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Richardson, Reed and Throckmorton

As shown in this excerpt from the new book “Legendary Locals of Mill Valley,” there are striking parallels between William Richardson and John Reed -- Southern Marin’s earliest Anglo settlers – and Samuel Throckmorton, who followed in their footsteps:  
William Richardson sailed into San Francisco Bay in 1822 as the first mate of a whaling ship. Just as with John Reed in 1826, London-born Richardson soon found himself a guest in the home of a Presidio commander, Ignacio Martinez. Richardson—like Reed—married the Presidio commander's daughter. In 1825, Richardson married Maria Martinez, and in 1841, the Mexican government gave Richardson a grant to Rancho Saucelito… This property included nearly half of the remaining land that would one day become Mill Valley. (But not all the land. A relatively small plot of unassigned land is the site of another Mill Valley story.)
Richardson took full advantage of his holdings, planting orchards and raising livestock. He also invested heavily in other business enterprises. He is credited with the development of Yerba Buena (later to become San Francisco) as well as the Marin town of Sausalito. Many public streets and landmarks carry his name, including Richardson Bay, on the edge of Mill Valley. Unlike John T. Reed, William Richardson had been a seafaring man all his life. He returned to his maritime roots after settling in the area. He was appointed Yerba Buena's port captain, and he purchased a number of trading and cargo ships that he used for commerce opportunities as far south as San Diego.
Accounts of William Richardson's life indicate that he was a good man, but his entrepreneurial spirit extended beyond realistic boundaries. After suffering a series of calamities, he mortgaged his vast holdings to meet his debts. By 1855, he owed more on the land than it was worth.
Samuel Throckmorton, nicknamed "Five-dollar Throckmorton" for his talent to snap up land from debt-ridden owners, soon owned nearly all of Richardson's Rancho Saucelito. Throckmorton transformed the grazing land into dairy ranches, and then leased them to workers arriving from the Portuguese Azores Islands. The rest of the land was the San Francisco businessman's private weekend playground. He put up a fence around the entire property, posting guards at strategic spots, and outlawed trespassers who did not carry a coveted permit to be there. But Throckmorton—like Richardson—eventually found himself in debt. After Throckmorton's death, the savings union holding the mortgage on the land took possession of nearly all of Rancho Saucelito and established the Tamalpais Land & Water Company (TL&W) to manage it. The land was subdivided and auctioned off in 1890. Perhaps as penance for taking the land away from Throckmorton's daughter Susanna, the TL&W named Mill Valley's first street Throckmorton. A number of former Portuguese tenant farmers bought land at the auction. In the end, neither Richardson nor Throckmorton could do what the Portuguese farmers accomplished: have multiple generations of their descendants live on the fertile and pastoral land. (Courtesy of Anne T. Kent California Room, Marin County Free Library.)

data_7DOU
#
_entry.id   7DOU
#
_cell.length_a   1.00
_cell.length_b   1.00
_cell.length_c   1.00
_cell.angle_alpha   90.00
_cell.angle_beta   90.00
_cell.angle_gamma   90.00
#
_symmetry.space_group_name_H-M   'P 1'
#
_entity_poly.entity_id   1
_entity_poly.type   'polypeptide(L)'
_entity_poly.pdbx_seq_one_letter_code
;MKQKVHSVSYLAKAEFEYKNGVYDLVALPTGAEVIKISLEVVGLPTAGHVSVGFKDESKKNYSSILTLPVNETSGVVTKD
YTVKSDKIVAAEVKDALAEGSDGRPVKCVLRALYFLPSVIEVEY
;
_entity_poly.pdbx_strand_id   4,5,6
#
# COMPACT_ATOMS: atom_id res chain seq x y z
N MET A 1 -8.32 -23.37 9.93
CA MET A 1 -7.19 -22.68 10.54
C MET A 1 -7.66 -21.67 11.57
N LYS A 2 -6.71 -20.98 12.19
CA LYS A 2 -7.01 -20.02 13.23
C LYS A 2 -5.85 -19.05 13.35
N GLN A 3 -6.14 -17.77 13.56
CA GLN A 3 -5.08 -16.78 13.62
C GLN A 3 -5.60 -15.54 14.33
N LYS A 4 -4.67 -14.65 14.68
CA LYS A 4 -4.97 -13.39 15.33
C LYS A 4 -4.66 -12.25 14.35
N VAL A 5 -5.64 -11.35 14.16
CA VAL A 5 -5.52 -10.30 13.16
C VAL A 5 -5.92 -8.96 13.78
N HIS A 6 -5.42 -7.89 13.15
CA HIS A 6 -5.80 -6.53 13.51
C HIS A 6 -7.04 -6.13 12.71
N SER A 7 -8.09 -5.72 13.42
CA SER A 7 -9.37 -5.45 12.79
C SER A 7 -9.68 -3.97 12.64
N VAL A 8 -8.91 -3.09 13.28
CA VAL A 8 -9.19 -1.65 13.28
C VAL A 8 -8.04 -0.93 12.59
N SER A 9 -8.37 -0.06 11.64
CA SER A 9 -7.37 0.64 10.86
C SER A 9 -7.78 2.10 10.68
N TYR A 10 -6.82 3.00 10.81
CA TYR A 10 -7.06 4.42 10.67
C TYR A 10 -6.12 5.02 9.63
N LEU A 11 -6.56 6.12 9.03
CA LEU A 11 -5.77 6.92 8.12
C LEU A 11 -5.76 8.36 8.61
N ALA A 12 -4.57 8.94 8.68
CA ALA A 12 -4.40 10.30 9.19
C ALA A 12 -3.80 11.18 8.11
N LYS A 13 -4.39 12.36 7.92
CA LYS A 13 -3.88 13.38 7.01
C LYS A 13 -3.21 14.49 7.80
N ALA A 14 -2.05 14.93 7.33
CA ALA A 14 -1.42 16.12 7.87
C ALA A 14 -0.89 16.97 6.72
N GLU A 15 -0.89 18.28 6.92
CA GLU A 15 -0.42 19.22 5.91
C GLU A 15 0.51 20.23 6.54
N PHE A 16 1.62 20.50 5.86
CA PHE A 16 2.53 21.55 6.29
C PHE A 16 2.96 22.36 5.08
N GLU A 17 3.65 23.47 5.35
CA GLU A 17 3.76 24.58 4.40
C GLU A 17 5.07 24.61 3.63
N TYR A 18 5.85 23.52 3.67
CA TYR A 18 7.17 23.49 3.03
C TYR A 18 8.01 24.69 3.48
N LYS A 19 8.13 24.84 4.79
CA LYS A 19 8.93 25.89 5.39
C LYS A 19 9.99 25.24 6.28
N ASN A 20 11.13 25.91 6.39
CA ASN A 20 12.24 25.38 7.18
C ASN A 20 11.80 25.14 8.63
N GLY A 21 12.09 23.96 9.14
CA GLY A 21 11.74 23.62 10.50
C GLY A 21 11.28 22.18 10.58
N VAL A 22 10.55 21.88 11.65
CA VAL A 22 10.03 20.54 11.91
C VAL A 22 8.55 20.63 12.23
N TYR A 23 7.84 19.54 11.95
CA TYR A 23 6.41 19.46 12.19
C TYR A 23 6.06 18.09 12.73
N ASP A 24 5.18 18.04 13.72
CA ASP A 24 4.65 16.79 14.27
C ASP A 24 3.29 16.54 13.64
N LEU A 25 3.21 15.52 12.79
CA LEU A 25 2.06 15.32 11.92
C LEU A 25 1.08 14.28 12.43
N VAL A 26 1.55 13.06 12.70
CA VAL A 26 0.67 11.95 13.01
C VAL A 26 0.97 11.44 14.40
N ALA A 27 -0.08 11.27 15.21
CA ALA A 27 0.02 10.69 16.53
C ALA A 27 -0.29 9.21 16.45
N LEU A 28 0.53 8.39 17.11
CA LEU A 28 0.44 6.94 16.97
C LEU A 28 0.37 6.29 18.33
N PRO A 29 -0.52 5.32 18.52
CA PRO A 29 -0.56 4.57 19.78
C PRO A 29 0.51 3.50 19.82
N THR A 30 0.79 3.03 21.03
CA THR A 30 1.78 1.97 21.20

“Legendary Locals of Mill Valley” by Joyce Kleiner can be purchased at local bookstores shops, and cafes including The Depot and Book Passage, or it can be ordered direct from the publisher (http://www.arcadiapress.net) or through online retailers and national chains.

Samuel Throckmorton, c. 1875
Photo courtesy of Mill Valley Library

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